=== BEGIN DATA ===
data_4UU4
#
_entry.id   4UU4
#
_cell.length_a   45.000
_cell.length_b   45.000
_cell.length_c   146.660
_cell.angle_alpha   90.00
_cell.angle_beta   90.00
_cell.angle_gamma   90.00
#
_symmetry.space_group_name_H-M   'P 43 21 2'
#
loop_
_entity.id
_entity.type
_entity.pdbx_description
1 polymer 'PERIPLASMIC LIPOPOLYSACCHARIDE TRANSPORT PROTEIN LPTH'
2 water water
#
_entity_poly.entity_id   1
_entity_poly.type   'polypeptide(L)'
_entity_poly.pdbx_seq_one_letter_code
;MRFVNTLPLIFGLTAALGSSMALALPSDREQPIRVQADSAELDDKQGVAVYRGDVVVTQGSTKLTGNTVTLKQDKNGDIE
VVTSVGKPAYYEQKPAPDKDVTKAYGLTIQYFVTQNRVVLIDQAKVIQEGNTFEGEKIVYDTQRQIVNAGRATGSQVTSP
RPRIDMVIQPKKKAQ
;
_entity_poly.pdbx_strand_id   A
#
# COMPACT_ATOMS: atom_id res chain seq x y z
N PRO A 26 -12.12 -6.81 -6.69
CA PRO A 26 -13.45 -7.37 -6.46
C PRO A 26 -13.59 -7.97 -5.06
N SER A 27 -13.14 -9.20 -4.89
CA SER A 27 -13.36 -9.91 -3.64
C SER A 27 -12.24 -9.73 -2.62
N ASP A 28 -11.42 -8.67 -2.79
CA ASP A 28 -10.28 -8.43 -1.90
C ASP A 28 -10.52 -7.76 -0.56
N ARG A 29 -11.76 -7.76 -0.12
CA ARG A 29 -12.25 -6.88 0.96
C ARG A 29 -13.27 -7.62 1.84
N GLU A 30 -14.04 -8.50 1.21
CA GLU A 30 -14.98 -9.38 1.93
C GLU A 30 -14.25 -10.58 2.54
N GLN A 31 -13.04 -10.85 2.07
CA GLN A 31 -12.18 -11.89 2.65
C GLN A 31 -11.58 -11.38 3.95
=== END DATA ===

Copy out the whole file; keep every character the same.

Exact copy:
data_4UU4
#
_entry.id   4UU4
#
_cell.length_a   45.000
_cell.length_b   45.000
_cell.length_c   146.660
_cell.angle_alpha   90.00
_cell.angle_beta   90.00
_cell.angle_gamma   90.00
#
_symmetry.space_group_name_H-M   'P 43 21 2'
#
loop_
_entity.id
_entity.type
_entity.pdbx_description
1 polymer 'PERIPLASMIC LIPOPOLYSACCHARIDE TRANSPORT PROTEIN LPTH'
2 water water
#
_entity_poly.entity_id   1
_entity_poly.type   'polypeptide(L)'
_entity_poly.pdbx_seq_one_letter_code
;MRFVNTLPLIFGLTAALGSSMALALPSDREQPIRVQADSAELDDKQGVAVYRGDVVVTQGSTKLTGNTVTLKQDKNGDIE
VVTSVGKPAYYEQKPAPDKDVTKAYGLTIQYFVTQNRVVLIDQAKVIQEGNTFEGEKIVYDTQRQIVNAGRATGSQVTSP
RPRIDMVIQPKKKAQ
;
_entity_poly.pdbx_strand_id   A
#
# COMPACT_ATOMS: atom_id res chain seq x y z
N PRO A 26 -12.12 -6.81 -6.69
CA PRO A 26 -13.45 -7.37 -6.46
C PRO A 26 -13.59 -7.97 -5.06
N SER A 27 -13.14 -9.20 -4.89
CA SER A 27 -13.36 -9.91 -3.64
C SER A 27 -12.24 -9.73 -2.62
N ASP A 28 -11.42 -8.67 -2.79
CA ASP A 28 -10.28 -8.43 -1.90
C ASP A 28 -10.52 -7.76 -0.56
N ARG A 29 -11.76 -7.76 -0.12
CA ARG A 29 -12.25 -6.88 0.96
C ARG A 29 -13.27 -7.62 1.84
N GLU A 30 -14.04 -8.50 1.21
CA GLU A 30 -14.98 -9.38 1.93
C GLU A 30 -14.25 -10.58 2.54
N GLN A 31 -13.04 -10.85 2.07
CA GLN A 31 -12.18 -11.89 2.65
C GLN A 31 -11.58 -11.38 3.95